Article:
04 Jan 2021

Payments as the main enabler for Mobility as a Service: five essential takeaways from the round-table discussion

Payments as the main enabler for Mobility as a Service: five essential takeaways from the round-table discussion
On December 16, 2020, as part of Transport Ticketing Digital, over 20 leading Public Transport Operators and Authorities from across the world attended a fascinating virtual round-table discussion exploring whether payments are the main enabler for Mobility as a Service (MaaS). 

When assessing the current state of MaaS around the globe, there is impressive progress being made in a few cities where minds and data are open. A quotation from American-Canadian writer William Gibson, father of the cyberpunk sub-genre of science fiction, comes to mind. “The future is already here; it’s just not evenly distributed.”

The hour-long, closed session heavily featured the expert insights of Roberto Andreoli, IT and Ticketing Systems Director of Azienda Transporti Milanesi (ATM), the local transport authority for Milan, and Rome-based Emiliano Doveri, Director of the Public Sector Division at SIA, a European leader in the design, creation and management of technology infrastructures and services. 

The round-table discussion considered how payment innovations and MaaS might simplify customers’ lives, create new – and better – user experiences, and help transport organisations to cut costs by optimising all the ecosystem’s components.

Here are five takeaways from the session:

1. Payments are indeed enabling MaaS systems in 2021

Providing an answer to the central topic of the session, Mr Doveri was able to “affirm that payments can be the solution to all different approaches and experiences linked in one place”. He pointed to a pioneering MaaS system in Campania, where Naples is the regional capital.

SIA has collaborated with the Unicocampania Consortium – a group of 17 stakeholders, including boat, train and bus operators – to allow citizens and tourists to pay for their tickets on the underground, railway, cable car and bus network using cards equipped with NFC technology. The MaaS payments are also virtualised on smartphones and wearable devices, in a simple, fast, and secure way.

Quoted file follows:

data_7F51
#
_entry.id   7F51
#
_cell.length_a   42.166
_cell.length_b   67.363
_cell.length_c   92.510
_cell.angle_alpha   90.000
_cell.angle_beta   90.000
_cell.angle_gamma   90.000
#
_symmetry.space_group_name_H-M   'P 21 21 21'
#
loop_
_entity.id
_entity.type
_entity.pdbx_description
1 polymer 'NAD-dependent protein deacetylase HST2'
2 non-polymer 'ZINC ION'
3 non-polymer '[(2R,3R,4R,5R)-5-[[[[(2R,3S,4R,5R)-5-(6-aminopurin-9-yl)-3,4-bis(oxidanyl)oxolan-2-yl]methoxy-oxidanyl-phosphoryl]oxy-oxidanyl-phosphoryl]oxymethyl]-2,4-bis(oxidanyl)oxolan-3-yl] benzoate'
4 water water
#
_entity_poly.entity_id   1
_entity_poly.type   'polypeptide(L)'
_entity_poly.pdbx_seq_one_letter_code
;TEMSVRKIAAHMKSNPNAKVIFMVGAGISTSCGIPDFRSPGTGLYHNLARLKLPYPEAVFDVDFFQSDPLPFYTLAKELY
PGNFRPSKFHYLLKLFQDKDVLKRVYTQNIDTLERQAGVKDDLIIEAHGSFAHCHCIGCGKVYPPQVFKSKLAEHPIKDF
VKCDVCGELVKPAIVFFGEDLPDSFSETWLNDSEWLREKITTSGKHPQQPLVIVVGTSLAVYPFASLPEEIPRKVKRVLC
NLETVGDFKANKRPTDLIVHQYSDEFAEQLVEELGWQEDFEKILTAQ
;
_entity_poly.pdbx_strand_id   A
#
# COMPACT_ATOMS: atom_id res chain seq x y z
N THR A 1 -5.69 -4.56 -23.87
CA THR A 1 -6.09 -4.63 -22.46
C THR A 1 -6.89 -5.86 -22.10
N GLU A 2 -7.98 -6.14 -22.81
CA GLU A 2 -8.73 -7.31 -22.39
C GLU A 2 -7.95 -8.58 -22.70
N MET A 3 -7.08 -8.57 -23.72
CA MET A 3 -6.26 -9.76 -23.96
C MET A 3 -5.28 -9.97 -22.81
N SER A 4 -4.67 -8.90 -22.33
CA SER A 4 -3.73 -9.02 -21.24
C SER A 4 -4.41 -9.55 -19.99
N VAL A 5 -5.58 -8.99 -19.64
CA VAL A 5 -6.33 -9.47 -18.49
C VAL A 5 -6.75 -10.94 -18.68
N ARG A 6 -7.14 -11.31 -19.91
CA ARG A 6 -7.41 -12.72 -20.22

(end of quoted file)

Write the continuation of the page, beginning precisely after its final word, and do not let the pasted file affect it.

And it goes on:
“All the stakeholders have different fare rules and processes,” said Mr Doveri. “We created a layer by our payment gateway.” SIA’s infrastructure enables the management, authorisation, accounting and reporting of payment transactions. Campania’s new MaaS system launches in early 2021.

This case study supported the results of a straw poll, conducted at the round-table event, which asked: can all payment experiences – for example, cards, smartphones, and wearable technology – be part of a MaaS environment? Some 83 per cent of participants responded positively.

“Payments can be a powerful enabler for MaaS experiences,” continued Mr Doveri, adding: “It’s important to shift the conversation from ‘payment methods’ to ‘payment experiences’.”

Round-Table Poll Results

2. MaaS must focus on delivering better customer experiences

“We have to remember that the customer is at the centre,” said ATM’s Mr Andreoli. His organisation helped build and, in 2018, launch a MaaS ecosystem in the Lombardy region of Italy. Through the ATM app – which boasts five million downloads – passengers can plan their journeys across the ATM network and beyond.

“We think that MaaS is the turnkey to provide the best travel solution and the best fare for those travelling from one point to another,” he continued. New for 2021, through ATM’s MaaS platform, users can take advantage of monthly and annual subscriptions that will extend to parking, bike sharing (customers enjoy a first free hour of peddling, for instance) and other features.